• edited October 2016

    Maize is just what we call corn in England.

    I don't get quite as much out as I would with an all malt mash but it's not low enough for me to want to change anything or try and source enzymes.

    If you are using 25 litre buckets of some description just use about 4kg maize with 3kg pale malt.

    My first corn whiskey (not really bourbon, the only thing bourbony about it is the heavily charred oak and % of corn) was distilled 3 months ago today. It tasted great white, then tasted a bit like burnt wood for 2 months but has suddenly lost that completely and has a familiar American whisky taste.

    By the 12 months mark I think il have something I can be really proud of.

    Edit: if I kept better records and wrote more down I could be more helpful but I'm pretty sure 33kg flaked maize by crisp malting and 23kg malt resulted in 20 litres of aging product at 62% after cuts

  • Cheers @mark85, I've found somewhere locally, a horse place that sells it by the 25Kg sack, not too expensive either.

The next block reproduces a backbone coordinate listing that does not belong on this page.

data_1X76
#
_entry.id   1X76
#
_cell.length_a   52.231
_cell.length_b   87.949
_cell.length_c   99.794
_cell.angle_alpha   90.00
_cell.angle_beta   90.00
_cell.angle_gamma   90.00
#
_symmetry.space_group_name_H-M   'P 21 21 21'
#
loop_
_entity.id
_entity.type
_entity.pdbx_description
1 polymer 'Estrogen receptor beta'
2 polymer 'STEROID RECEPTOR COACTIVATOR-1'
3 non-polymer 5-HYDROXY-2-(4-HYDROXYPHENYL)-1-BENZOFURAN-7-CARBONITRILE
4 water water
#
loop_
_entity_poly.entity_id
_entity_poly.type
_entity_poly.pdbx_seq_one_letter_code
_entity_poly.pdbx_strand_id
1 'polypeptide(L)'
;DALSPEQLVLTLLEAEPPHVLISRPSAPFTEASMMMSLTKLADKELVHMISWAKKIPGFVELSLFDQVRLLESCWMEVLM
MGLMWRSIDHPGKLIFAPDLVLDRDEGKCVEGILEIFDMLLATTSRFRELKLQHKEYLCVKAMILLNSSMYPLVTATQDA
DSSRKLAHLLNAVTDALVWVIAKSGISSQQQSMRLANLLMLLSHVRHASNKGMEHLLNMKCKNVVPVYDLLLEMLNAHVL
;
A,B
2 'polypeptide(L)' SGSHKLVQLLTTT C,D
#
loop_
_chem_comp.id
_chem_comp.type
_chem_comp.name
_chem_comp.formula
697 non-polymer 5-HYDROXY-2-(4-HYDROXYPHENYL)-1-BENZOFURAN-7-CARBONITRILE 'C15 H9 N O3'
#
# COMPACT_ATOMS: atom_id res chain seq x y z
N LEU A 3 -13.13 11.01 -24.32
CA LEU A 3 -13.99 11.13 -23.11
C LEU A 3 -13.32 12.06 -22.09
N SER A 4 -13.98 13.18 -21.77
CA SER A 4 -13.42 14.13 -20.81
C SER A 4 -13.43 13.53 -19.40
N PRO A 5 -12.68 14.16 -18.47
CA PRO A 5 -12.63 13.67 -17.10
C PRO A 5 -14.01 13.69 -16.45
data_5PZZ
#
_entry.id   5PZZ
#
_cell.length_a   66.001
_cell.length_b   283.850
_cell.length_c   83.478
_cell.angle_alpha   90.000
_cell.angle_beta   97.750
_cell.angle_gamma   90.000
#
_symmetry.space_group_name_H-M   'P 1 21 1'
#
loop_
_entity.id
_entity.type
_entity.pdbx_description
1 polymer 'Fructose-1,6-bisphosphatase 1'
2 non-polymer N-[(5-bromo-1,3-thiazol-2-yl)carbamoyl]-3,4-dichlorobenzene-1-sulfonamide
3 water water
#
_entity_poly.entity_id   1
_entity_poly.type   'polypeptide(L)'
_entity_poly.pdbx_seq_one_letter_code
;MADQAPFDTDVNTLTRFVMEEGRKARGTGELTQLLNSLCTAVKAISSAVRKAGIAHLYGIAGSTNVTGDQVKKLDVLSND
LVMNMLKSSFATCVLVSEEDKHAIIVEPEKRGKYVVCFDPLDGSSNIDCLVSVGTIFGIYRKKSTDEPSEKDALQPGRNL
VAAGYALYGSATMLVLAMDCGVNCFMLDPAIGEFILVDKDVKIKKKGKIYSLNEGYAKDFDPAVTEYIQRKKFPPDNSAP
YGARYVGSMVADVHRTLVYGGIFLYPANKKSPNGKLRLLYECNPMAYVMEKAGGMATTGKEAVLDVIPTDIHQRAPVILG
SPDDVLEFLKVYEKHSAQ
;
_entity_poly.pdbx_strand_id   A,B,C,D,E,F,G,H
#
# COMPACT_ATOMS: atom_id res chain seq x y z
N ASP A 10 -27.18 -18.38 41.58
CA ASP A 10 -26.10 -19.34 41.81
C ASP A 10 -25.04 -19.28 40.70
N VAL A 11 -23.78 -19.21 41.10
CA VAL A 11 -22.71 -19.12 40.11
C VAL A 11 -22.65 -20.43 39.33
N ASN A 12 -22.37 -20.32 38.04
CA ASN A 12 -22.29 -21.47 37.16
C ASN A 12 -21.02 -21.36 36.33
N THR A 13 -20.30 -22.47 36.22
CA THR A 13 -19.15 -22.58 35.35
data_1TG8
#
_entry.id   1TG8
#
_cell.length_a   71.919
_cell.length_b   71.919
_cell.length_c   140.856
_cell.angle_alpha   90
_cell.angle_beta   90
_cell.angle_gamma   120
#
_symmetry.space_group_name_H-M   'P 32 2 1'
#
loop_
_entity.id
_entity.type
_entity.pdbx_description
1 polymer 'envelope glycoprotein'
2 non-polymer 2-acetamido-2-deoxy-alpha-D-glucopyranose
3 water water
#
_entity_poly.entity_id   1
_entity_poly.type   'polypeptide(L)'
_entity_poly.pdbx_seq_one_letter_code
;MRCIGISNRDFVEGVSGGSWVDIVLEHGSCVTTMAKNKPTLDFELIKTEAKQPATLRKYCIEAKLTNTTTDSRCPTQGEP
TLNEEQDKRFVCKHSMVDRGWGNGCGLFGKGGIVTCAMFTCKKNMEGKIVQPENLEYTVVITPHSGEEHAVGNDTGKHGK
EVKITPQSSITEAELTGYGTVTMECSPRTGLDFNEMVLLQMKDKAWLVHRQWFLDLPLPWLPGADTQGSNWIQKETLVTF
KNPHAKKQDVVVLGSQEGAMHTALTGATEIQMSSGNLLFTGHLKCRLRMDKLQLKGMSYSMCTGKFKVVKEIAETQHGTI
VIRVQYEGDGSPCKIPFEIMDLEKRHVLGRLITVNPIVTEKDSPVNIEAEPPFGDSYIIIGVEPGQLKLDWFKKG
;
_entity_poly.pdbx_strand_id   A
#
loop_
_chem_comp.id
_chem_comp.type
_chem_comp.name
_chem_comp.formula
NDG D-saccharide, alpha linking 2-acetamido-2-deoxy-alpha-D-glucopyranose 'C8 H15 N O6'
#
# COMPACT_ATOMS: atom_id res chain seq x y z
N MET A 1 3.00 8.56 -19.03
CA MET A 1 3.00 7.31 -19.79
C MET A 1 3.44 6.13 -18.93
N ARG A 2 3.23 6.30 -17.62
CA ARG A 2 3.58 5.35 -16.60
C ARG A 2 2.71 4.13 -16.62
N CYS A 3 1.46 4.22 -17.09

I'm doing 40 litre ferments but I'll try a smaller one as a tester, I'll mash it in my Grainfather so I can remove the grain and sparge, it'll give me an idea of the conversion efficiency.

  • It's over 10 years since I've last did a full grain bourbon but from what I recall it'll got pretty thick before it thinned out so it may not recirculate.
    I was doing it in a big pot. I might have even cooked it a bit before letting it cool to add the malt which would explain the thickness. The memory is a touch hazy :)